Humanities Faculty

Scott Crider, Constantin College

Scott Crider"Shakespeare and the Figures of Speech"

In "Shakespeare and the Figures of Speech," I continue my research and writing in Shakespeare and rhetoric. In it, I provide the background to Shakespeare's education in the language arts, especially style and figuration, and the influence that education had on him as a literary artist. The article and the encyclopedia are written for both the scholar and the common reader.   READ MORE

Crider, Scott F. "Shakespeare and the Figures of Speech." The Cambridge Guide to the Worlds of Shakespeare. Vol. 1. Gen. Ed. Bruce R. Smith. New York: Cambridge UP, 2016. 227-232.


David Upham, Constantin College

David Upham"Interracial Marriage and the Original Understanding of the Privileges or Immunities Clause."

Among jurists, there is a widespread belief that the authors of the Fourteenth Amendment did not expect it would adversely affect “anti-miscegenation” (or racial-endogamy) laws.   READ MORE

David R. Upham. "Interracial Marriage and the Original Understanding of the Privileges or Immunities Clause." 42 Hastings Const'l L. Q. 213 (2015).


Debra Romanick Baldwin, Constantin College

Debra Baldwin"A New Afterword"

This new Afterword to the Signet Edition of The Secret Agent challenges the claim that Conrad’s novel about anarchy in nineteenth-century London itself offers a bleak and nihilistic ethics. Rather, I argue, the narrative invites us early on—and explicitly—to distinguish an empty abyss from a substantive depth, moving us towards the “inwardness” of individuals and politics. Instead of undermining moral concerns, the novel’s disorienting narrative features—its irony, chronological jumps, and shifting points of view—work to guide us towards deeper understanding both on an individual and political level. READ MORE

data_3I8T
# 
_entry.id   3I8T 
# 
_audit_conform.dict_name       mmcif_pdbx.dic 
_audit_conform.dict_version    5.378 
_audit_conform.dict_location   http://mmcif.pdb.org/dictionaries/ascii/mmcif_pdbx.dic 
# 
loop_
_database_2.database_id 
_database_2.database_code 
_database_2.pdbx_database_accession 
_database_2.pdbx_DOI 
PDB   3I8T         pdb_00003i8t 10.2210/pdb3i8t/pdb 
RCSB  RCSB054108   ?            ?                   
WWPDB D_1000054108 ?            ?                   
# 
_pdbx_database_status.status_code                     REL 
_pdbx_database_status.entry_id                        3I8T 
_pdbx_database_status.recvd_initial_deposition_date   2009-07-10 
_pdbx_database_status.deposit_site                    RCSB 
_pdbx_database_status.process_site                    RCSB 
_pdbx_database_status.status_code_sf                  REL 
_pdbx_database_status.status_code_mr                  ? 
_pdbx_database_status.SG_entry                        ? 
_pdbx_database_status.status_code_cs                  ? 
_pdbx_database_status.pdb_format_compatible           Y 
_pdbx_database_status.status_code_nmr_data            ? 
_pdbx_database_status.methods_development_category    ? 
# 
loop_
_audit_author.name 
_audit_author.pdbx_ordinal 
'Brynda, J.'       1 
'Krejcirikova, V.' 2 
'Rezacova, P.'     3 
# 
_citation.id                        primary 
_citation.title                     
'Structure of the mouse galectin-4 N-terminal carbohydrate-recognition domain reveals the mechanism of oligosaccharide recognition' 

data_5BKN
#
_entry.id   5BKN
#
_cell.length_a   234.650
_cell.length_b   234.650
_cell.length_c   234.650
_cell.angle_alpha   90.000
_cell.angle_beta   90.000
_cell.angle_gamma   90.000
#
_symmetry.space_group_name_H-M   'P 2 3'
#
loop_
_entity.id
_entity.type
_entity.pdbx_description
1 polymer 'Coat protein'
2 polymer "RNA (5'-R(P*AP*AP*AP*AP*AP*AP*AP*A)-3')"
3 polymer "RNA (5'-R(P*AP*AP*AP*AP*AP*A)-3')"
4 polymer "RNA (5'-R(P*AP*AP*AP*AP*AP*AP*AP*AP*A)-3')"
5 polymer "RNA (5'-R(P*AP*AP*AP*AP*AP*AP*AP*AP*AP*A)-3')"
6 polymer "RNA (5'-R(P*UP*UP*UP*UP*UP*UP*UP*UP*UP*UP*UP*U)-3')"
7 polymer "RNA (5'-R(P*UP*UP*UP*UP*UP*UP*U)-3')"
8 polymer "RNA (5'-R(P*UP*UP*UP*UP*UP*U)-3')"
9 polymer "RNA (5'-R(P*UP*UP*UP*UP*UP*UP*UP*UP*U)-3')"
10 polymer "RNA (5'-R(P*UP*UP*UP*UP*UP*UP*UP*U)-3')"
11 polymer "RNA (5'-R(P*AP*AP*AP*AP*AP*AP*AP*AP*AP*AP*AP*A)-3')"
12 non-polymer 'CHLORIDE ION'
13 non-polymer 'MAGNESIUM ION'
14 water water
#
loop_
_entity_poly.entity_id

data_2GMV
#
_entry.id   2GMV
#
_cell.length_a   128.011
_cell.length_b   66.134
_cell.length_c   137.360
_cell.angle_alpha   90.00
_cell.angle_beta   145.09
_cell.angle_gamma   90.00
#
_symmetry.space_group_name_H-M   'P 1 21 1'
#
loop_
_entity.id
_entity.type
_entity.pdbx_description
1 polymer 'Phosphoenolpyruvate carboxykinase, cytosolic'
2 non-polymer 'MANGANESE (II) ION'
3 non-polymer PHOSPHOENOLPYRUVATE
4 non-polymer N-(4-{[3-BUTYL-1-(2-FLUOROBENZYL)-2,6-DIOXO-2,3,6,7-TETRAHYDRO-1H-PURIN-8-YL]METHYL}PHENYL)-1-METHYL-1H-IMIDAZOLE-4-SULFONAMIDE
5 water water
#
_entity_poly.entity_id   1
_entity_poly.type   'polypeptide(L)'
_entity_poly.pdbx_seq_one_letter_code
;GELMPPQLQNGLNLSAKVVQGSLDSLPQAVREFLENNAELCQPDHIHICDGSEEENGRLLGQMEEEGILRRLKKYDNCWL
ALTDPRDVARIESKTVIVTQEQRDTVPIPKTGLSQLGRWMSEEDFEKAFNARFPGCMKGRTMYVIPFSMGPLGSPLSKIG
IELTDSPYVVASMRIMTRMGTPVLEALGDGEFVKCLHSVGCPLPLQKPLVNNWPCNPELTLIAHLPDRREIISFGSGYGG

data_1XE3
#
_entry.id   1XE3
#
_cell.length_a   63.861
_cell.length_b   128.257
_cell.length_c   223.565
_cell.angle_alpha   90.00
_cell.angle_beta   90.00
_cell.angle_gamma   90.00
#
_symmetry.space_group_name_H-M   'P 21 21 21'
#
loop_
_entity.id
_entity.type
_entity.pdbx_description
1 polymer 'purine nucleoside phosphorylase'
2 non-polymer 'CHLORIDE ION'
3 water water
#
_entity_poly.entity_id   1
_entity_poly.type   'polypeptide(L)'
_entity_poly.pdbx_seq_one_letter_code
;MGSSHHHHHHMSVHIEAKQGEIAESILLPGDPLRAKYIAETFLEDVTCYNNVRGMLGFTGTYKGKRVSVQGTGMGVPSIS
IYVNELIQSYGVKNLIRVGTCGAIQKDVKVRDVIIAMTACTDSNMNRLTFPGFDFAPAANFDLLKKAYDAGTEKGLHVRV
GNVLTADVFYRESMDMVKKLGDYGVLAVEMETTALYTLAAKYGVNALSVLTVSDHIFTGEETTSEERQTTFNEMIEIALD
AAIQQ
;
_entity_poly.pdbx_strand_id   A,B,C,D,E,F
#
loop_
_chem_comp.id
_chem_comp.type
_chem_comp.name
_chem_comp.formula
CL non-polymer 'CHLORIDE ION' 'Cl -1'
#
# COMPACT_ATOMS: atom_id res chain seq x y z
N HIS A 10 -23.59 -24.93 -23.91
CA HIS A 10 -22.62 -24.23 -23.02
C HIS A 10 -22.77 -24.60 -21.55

Baldwin, Debra Romanick. "A New Afterword." The Secret Agent by Joseph Conrad. The Signet Classics Edition. New York: Signet/Penguin, 2015.


Scott Churchill, Constantin College

Scott Churchill"Introduction to Phenomenology"

This chapter provides a comprehensive definition of “Phenomenology” (including phenomenological psychology and hermeneutic phenomenology), with historical background; critical debates from within (e.g., Husserl vs Heidegger; Sartre vs Merleau-Ponty), as well as post-structuralist (Derridean) criticism; international relevance; and practical applications to psychotherapy and qualitative research.  READ MORE

 

Churchill, S.D. (2014). Phenomenology. In T. Teo (Ed.), Encyclopedia of Critical Psychology, New York: Springer Science and Business Media.


Scott Churchill, Constantin College

Richard Miller, Whittington, Fodness"Deep Listening:  Phenomenological Applications of Empathy to the Research Interview and Patient Care"

Within the ethos of the social world, we encounter what Levinas called “the face of the other.” The other's face, for Levinas, is an appeal, a call to action. This presentation focuses on the “second person” perspective -- which is put into play when we address each other as subjects -- is a way of seeing in which we as observers have a direct access to the meaning of others’ experiences without having to rely on verbal communication. This is especially important when others are unable to speak for themselves; but, it is nonetheless a valuable “tool” in all health care contexts. It consists of the aptitude that we all have as living persons to engage directly with others, to perceive meaning directly in human expression, and to be able to grasp intuitively what the other needs from us.  READ MORE

Saybrook University Residential Conference, San Francisco, California. (January 24, 2016)


 

News

Former Arlington Lieutenant Becomes UD's First Police Chief

A self-proclaimed Irish-Catholic Yankee and an altar boy starting in second grade, Russell Greene first learned of the University of Dallas upon moving to North Texas in 1994. "I grew up always dreaming of becoming a police officer," said Greene, who began serving in his post earlier this semester as chief of the university's new police department.

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